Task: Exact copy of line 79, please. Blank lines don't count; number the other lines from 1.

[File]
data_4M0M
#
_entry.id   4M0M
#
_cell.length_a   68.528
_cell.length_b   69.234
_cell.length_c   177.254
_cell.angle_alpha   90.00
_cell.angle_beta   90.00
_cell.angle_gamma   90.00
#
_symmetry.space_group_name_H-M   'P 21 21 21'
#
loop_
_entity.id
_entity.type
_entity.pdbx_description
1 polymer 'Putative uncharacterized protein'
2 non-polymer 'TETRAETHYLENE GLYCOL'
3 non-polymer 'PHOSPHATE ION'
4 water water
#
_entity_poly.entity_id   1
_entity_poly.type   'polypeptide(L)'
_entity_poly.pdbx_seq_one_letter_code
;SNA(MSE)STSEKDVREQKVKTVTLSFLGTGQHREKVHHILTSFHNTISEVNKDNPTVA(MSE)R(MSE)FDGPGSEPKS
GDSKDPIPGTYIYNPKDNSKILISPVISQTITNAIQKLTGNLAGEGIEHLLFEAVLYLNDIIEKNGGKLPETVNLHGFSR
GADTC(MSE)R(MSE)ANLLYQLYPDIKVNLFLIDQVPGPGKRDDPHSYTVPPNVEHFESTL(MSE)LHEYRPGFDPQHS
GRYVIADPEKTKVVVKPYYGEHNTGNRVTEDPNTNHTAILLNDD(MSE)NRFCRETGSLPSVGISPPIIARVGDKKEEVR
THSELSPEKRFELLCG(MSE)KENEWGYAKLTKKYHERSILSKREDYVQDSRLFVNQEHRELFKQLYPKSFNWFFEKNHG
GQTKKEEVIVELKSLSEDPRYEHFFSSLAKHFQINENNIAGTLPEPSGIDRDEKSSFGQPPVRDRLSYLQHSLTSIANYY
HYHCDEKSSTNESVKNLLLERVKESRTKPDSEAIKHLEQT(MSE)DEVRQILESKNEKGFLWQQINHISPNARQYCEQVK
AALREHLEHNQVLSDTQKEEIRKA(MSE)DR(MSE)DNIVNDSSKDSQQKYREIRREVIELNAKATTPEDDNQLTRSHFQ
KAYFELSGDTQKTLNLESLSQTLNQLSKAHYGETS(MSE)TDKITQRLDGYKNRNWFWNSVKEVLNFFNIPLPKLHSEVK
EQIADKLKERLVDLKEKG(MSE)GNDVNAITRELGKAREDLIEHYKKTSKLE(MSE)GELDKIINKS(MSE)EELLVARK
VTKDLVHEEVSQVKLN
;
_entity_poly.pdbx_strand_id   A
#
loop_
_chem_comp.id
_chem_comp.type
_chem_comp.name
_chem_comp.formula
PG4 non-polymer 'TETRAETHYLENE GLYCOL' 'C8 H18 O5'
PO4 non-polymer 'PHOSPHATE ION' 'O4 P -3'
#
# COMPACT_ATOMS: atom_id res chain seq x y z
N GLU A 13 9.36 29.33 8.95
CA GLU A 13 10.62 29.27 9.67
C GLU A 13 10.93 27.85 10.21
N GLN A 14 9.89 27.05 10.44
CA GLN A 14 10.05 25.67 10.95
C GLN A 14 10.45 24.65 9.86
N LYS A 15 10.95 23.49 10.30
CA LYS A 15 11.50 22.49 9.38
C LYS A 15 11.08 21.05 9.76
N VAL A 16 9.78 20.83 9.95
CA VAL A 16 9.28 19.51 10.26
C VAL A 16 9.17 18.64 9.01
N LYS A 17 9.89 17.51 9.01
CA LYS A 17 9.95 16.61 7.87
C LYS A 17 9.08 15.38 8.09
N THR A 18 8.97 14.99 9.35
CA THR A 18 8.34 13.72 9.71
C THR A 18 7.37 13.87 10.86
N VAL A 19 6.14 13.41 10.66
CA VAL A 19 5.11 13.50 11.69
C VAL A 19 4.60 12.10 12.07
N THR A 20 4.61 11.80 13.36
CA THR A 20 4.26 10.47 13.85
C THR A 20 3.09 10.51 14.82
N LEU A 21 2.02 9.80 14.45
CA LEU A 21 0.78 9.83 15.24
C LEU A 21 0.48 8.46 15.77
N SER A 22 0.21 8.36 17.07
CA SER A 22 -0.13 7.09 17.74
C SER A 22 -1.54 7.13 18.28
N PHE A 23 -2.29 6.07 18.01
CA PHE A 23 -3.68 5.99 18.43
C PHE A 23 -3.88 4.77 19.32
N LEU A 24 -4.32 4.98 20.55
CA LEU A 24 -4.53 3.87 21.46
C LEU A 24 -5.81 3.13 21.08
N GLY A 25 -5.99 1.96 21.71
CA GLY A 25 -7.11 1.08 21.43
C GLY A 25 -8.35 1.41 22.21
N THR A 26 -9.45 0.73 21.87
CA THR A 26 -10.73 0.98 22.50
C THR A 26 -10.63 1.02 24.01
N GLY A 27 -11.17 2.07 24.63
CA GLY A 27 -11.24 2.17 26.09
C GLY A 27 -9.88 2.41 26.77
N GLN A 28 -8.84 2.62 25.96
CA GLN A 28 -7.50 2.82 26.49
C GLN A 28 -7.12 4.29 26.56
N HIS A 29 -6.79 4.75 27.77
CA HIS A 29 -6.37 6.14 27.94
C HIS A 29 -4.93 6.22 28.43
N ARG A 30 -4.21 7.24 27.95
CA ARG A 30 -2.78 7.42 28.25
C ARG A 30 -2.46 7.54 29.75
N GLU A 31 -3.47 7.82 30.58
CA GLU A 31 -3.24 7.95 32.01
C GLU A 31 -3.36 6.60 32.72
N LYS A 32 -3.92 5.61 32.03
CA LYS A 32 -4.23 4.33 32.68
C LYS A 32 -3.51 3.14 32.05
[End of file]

N PHE A 23 -2.29 6.07 18.01